Nutrition and Congestive Heart Failure Introduction Management of Heart Failure Role of Dietitian in Heart Failure Management - PDF

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Nutrition and Congestive Heart Failure Maureen Elhatton, RD, Registered Dietitian, Northern Alberta Cardiac Rehabilitation Program, Glenrose Rehabilitation Hospital Introduction Congestive heart failure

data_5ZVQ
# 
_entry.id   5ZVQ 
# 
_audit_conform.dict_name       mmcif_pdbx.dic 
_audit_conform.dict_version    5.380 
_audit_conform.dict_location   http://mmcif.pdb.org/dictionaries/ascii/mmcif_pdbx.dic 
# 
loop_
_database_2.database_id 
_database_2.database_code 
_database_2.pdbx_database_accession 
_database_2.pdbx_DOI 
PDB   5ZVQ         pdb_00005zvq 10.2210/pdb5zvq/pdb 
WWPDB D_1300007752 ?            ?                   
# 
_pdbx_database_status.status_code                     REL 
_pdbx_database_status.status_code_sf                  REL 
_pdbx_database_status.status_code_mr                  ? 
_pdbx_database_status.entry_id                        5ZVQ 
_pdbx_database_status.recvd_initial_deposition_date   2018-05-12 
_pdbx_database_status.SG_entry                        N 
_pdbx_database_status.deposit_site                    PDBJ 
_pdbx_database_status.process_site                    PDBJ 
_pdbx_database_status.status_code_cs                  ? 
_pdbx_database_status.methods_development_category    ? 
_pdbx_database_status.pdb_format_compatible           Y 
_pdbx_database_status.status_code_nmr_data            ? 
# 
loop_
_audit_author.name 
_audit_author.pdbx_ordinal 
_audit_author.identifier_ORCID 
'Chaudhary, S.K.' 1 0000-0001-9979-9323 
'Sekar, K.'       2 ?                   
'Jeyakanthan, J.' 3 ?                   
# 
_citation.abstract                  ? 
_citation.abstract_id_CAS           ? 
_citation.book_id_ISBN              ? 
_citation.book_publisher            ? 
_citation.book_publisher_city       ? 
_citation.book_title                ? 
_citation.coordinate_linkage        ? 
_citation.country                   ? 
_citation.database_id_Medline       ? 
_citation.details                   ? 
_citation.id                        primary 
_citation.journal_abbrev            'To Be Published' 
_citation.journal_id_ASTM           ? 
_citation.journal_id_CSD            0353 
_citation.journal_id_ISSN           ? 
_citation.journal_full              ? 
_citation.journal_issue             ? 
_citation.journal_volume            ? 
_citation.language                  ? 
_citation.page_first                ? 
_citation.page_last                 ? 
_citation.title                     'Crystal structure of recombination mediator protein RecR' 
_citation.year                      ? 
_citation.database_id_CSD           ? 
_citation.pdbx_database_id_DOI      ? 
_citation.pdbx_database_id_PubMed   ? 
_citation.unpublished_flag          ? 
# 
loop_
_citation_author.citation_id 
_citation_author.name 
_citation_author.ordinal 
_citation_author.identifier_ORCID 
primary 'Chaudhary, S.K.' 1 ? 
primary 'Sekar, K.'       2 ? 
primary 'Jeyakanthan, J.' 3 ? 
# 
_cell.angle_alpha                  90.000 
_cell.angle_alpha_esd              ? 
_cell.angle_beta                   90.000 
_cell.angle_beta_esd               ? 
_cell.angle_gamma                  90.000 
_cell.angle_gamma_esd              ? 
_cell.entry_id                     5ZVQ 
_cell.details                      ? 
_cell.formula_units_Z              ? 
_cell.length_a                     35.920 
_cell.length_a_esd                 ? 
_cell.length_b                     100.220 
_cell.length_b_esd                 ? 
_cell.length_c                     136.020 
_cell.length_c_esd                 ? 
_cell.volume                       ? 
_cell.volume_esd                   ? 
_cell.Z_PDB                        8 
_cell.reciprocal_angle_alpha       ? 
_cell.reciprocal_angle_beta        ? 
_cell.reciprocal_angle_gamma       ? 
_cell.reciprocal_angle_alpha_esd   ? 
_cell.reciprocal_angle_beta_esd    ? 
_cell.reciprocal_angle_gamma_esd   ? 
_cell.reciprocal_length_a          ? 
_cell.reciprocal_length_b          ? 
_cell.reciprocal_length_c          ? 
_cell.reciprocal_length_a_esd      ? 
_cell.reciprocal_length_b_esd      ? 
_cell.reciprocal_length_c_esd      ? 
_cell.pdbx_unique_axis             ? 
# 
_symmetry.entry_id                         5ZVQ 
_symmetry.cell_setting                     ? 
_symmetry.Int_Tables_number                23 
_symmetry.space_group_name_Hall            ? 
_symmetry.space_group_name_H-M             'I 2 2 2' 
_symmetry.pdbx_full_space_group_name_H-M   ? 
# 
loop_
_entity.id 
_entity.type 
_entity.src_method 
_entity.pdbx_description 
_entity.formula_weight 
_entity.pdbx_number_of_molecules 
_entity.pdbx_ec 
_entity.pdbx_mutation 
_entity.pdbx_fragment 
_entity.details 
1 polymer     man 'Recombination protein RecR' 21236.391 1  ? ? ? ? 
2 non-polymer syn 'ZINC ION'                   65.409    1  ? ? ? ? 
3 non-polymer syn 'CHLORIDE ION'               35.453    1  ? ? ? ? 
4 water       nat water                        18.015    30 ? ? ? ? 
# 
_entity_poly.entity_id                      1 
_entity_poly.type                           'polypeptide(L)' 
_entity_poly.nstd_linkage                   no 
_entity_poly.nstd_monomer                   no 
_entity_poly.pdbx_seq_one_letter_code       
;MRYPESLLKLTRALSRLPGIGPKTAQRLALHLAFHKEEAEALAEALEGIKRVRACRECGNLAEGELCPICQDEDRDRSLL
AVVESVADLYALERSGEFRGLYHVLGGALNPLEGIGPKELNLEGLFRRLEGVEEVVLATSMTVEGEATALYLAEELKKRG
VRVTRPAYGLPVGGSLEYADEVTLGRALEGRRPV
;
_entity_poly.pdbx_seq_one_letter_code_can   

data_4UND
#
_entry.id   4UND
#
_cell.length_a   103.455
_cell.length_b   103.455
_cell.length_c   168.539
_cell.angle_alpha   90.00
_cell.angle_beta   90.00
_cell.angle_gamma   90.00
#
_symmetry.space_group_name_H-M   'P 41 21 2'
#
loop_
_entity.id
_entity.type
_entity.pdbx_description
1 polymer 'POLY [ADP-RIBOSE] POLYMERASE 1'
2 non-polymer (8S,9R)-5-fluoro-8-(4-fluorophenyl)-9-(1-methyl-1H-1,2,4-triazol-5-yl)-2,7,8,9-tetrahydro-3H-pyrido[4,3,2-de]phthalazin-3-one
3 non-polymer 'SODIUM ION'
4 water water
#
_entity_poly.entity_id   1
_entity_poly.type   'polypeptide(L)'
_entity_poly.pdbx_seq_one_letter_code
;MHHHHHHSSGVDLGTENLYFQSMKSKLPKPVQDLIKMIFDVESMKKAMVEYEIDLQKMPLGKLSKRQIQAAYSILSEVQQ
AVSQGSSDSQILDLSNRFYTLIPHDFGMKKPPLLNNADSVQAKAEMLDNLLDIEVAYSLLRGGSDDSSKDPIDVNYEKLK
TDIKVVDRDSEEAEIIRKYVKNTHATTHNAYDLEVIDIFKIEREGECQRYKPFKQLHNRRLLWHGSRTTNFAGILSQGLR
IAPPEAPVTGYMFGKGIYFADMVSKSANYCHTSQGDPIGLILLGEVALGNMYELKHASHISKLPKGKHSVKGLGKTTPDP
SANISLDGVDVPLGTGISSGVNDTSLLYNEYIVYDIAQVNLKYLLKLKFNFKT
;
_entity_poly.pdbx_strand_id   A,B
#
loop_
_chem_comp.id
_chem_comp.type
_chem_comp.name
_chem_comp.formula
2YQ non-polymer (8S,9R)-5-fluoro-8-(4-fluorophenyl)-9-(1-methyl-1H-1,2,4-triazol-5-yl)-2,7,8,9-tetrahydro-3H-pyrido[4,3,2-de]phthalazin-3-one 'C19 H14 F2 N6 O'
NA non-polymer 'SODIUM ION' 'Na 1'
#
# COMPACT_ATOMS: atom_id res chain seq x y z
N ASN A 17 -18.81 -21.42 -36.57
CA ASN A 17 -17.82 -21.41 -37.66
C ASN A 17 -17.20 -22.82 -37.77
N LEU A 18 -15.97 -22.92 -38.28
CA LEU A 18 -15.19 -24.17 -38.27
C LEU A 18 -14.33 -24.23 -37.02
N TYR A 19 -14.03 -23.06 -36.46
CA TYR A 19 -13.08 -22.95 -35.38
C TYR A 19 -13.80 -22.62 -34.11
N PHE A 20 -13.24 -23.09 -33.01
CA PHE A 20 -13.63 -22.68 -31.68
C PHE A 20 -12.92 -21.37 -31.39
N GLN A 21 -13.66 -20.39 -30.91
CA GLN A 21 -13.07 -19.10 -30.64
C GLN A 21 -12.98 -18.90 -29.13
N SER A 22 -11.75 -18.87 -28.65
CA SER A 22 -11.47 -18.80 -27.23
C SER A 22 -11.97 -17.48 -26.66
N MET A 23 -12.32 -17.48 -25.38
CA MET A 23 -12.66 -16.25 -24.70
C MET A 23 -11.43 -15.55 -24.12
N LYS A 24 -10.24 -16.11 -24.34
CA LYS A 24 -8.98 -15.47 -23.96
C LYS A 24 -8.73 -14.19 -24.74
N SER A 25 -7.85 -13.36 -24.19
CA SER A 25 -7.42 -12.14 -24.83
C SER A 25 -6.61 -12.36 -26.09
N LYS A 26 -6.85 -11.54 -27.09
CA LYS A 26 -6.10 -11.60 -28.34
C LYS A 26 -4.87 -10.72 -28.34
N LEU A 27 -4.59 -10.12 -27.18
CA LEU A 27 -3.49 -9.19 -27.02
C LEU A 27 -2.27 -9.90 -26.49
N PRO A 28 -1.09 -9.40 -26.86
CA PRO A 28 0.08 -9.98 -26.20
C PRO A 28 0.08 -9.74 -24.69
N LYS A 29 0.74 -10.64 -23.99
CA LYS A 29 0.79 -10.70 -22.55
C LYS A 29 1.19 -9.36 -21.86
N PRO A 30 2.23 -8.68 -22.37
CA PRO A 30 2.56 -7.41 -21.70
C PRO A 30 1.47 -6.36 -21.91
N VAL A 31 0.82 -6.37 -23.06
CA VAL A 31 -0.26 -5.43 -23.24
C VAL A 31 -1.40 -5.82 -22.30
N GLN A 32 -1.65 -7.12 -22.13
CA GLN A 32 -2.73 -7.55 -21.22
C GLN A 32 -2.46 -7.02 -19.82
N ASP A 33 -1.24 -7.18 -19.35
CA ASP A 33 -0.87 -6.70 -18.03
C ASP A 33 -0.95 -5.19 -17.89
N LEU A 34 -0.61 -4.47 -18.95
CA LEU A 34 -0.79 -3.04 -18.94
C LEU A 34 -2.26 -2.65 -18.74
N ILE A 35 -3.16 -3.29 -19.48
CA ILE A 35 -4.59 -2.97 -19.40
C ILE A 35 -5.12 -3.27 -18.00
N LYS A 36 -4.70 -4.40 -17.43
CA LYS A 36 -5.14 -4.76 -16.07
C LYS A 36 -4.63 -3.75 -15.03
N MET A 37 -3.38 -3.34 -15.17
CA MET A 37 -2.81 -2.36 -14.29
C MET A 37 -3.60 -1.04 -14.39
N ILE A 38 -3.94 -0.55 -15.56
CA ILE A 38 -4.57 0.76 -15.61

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Nutrition and Congestive Heart Failure Maureen Elhatton, RD, Registered Dietitian, Northern Alberta Cardiac Rehabilitation Program, Glenrose Rehabilitation Hospital Introduction Congestive heart failure (CHF) is a complex clinical syndrome with typical symptoms such as shortness of breath, fatigue and edema associated with evidence of impaired cardiac function. Individuals often initially present with vague symptoms of fatigue, cough or dyspnea and general feelings of malaise. CHF affects more than 400,000 Canadians a year and is increasing in incidence with over 50,000 new cases annually. The annual rate of hospital admission between 1990 and 1997 increased by 35% and the 6- month readmission rate increased to 50%. After the initial diagnosis the one-year mortality rate is 25-40% with a five-year mortality of 50%. (1) Management of Heart Failure Treatment models consist not only of symptom control but strongly emphasize steps to delay the progression of CHF and prevent new cardiac events. Preventative treatment programs begin with family physicians who need to identify patients in the early stages of CHF. The treatment of hypertension in the Systolic Hypertension in the Elderly Program decreased the risk for development of heart failure by 81% (2). In addition to pharmacological treatment, patients diagnosed with CHF should receive therapeutic intervention from a variety of multi-disciplinary health care professionals (dietitians, social workers, exercise specialists, etc.) to improve quality of life and reduce hospital admissions (3,4). Role of Dietitian in Heart Failure Management Registered dietitians (RD) not only provide therapeutic diet counseling but they also act as patient resources. Table 1.0 provides an overview of the dietitians role in patient care. Table 1 Dietitians Role in Patients with Congestive Heart Failure (4) 1. Reduce myocardial workload -reduce sodium intake -achieve/maintain healthy body weight -fluid restriction 2. Dietary management of other comorbidities -e.g. control diabetes 3. Improve nutrition status of individual -dietary evaluation for nutrition supplementation 4. Food and drug interaction education 5. Patient resource - community resources (for example meals on wheels) Reduction in Dietary Sodium A major emphasis on the individual s diet is a reduction in sodium to reduce fluid retention, improve diuretic response and control blood pressure (3). Sodium intakes less than 3000 mg per day are generally advised. One level teaspoon of salt, which is the chemical compound sodium chloride, contains 2373 mg of sodium (6). The easiest way to remember this is just to think of the millennium year as being the year 2000 and on average this is what is contained in one teaspoon of salt. Many patients think eliminating the salt shaker is the only dietary measure needed to achieve these reduced sodium levels. However, sodium can be found in many food sources. Table 2.0 compares some popular high sodium foods with lower sodium alternatives. Patients are also shown how to label read and a restricted sodium diet similar to the DASH diet (Dietary Approaches to Stop Hypertension) is counseled (7). Table 2 Dietary sources of sodium (6) High sodium Lower sodium Food Sodium Content Food Sodium Content 1 tsp/5 ml salt 2373 mg 1 tsp/5 ml black pepper 1 mg 1 cup/250 ml canned 700 mg 1 cup/250 ml fresh 8 mg mushrooms mushrooms 1 (68 g) pork sausage 533 mg 1 (63 g) pork chop 49 mg 1slice (70 g) of roasted 1053 mg 2 slices (88 g) roast 49 mg ham beef ½ cup/125 ml canned 516 mg 1 breast (115 g) of 69 mg chicken chicken prepared without salt ½ cup/125 ml canned 197 mg ½ cup/125 ml frozen 74 mg peas peas 1 piece (66 g) salt cod 4657 mg 1 piece (90 g) fresh cod 70 mg 1 slice (20 g) smoked 400 mg 1 piece (75 g) Atlantic 43 mg salmon salmon 1 cup/250 ml tomato 931 mg 1 whole tomato 11 mg juice 1 Tbsp. soy sauce 1044 mg 1 clove fresh garlic 9 mg 1 dill pickle 833 mg 10 baby carrots 35 mg 1 piece (20 g) beef jerky 569 mg 1 rice cake 29 mg People with CHF often have multiple medical problems that require them to follow several therapeutic diets. This can lead to frustration on the part of the patient when the same food might be recommended for one medical condition and not for the other. For example canned mushrooms are an excellent low calorie vegetable choice on a diabetic food or weight loss program however with 700 mg of sodium in a one cup serving it is not advised for CHF patients. Better to consume the fresh mushrooms at 8 mg of sodium in a one cup serving (6). Consulting with a dietitian can assist the patient in prioritizing their dietary needs. Weight Control & Fluid Restriction A healthy body weight can also minimize the workload on the heart. With reduced physical activity weight gain is a real concern. Weight control programs may prevent weight gain and start the patient on a healthy weight control program. Patients should be advised to avoid weight loss methods that use herbal products or fad diets. Patients should be instructed to self-weigh daily using the SAME approach same scale, same time, same amount of clothing. Daily weights can warn of any excessive fluid weight gains, thus averting a hospital admission. Weight gains of over 1 kg/2 lb in a 48-hour period or 2.5 kg/5 lb in one week should be reported, so early interventions might be initiated (4). The cause of the increase in weight should also be investigated. Has the person been taking their prescribed medication, have they been following their restricted sodium diet, have they been drinking too much fluid? Fluid guidelines are applied to any food item that is liquid at room temperature. Soup, tea, juice, milk etc are all included in this calculation. Potassium Intake Imbalances in serum potassium through medication use e.g. diuretics (non-potassium sparing) or pre-existing renal problems can lead to cardiac dysrhythmia. Potassium is found abundantly in the food program specifically in fruits and vegetables (Table 3.0). While the typical diet contains mg of potassium, consuming an additional 2000 mg in situations requiring supplementation would be advised. Potassium supplements are also available by prescription. It is important to monitor a patient s potassium level, as excesses of the mineral may be just as harmful as deficiencies. Potassium based salt substitutes are not advised for CHF patients as they contain excessive amounts ( mg) of potassium in relatively small amounts (5 ml -1 tsp.) of product. Table 3 Better food sources of potassium (5) Food item Potassium content Banana, 1 medium 454 mg Tomato, 1 medium 273 mg Raisins, ½ cup 575 mg Orange juice, 1 cup 500 mg Baked potato, 1 medium 844 mg Food & Drug Interactions Medications such as coumadin also have potentially hazardous food-drug interactions that the patient should be thoroughly familiar with. Foods high in Vitamin K can reduce the effectiveness of the drug while alcohol can increase its effectiveness. Generally patients on coumadin are advised to avoid alcohol and to balance their intake of leafy green vegetables which are one of the highest sources of Vitamin K. In addition many CHF patients turn to over the counter supplements/herbal remedies not realizing these products may contain ingredients that can affect the method of action of medications especially coumadin. One patient recently brought in a dietary supplement containing seaweed and others greens. For someone on coumadin it was not advised due to the high Vitamin K content of seaweed. Another common patient concern is taking too many prescribed medications, yet one patient recently seen was taking nine different vitamin/herbal supplements. These supplements are often unneeded (8), costly and in some situations dangerous. At this point in time there are no vitamin/mineral supplements that are advised to reduce the risk of congestive heart failure. Community Resources Registered dietitians can also provide patients with information on community resources such as meal delivery systems, grocery shopping services etc. For patients receiving provincial financial assistance additional funding may be available with a dietitian s referral if the medical condition requires the individual to make therapeutic adjustments to their diet. Dietary indiscretion (e.g. excessive sodium intake) is one of the precipitating patientrelated factors contributing to heart failure exacerbation. Other precipitating factors include medication non-compliance, alcohol consumption and substance abuse. With a one billion-dollar price tag for Canadian hospital admissions any precipitating factor for CHF that can be addressed in the community should help to control health care costs (1,7). Conclusion During the past ten years, treatment of heart failure has evolved to a preventative and progression approach. As with any chronic disease, self-management techniques through patient education can improve the course of congestive heart failure. Patients can be educated to become aware of these symptoms and early medical intervention can prevent many hospital admissions. Dietitians have a valuable role in assisting the patient with CHF manage their health care. References 1. Kostuk, W. J. Congestive heart failure:what can we offer our patients. CMAJ 2001;165(8): Gomberg-Maitland M., Baran, D.A., Fuster, V. Treatment of congestive heart failure:guidelines for the primary care physician and the heart failure specialist. Archives of Internal Medicine 2001; Douglas, S. Nutrition guidelines for congestive heart failiure. Heartbeat, Dietitians of Canada National Cardiology Network 2001; Summer: Gibbs, C.R., Jackson, G., and Lip G.Y. ABC of heart failure Non-drug management. BMJ 2000; 320: Health Canada. Nutrient Value of Some Common Foods. Cat No H58-28/1999E Canadian Government Publishing, Public Works and Government Services Canada, Ottawa Ont. 6. Appel LJ, Moore TJ, Obarzanek E, et al, for the DASH Collaborative Research Group. A clinical trial of the effects of dietary patterns on blood pressure. N Eng J Med. 1997;336: Van Bakel AB, Chidsey G. Management of Advanced Heart Failure. Clin Cornerstone (6):42-52, accessed online on March 7, 2003 at 8. Heart Protection Study Collaborative Group. MRC/BHF Heart protection Study of cholesterol lowering with simvastatin in 20,536 high risk individuals: a randomized control trial The Lancet 360(9326) accessed online on December 12, 2002 as Internet Resources British Columbia Dietetic Association provides nutrition information and diet copies (e.g. low sodium and coumadin) Dietitians of Canada website to help you find a registered dietitian in your area. DASH diet copy is available at this website. This diet incorporates low sodium along with higher intakes of fruit/ vegetables, low fat dairy products. Copyright 2003 Canadian Association of Cardiac Rehabilitation. All rights reserved For more information please contact: the Association Manager CACR, 1390 Taylor Avenue Winnipeg, MB R3M 3V8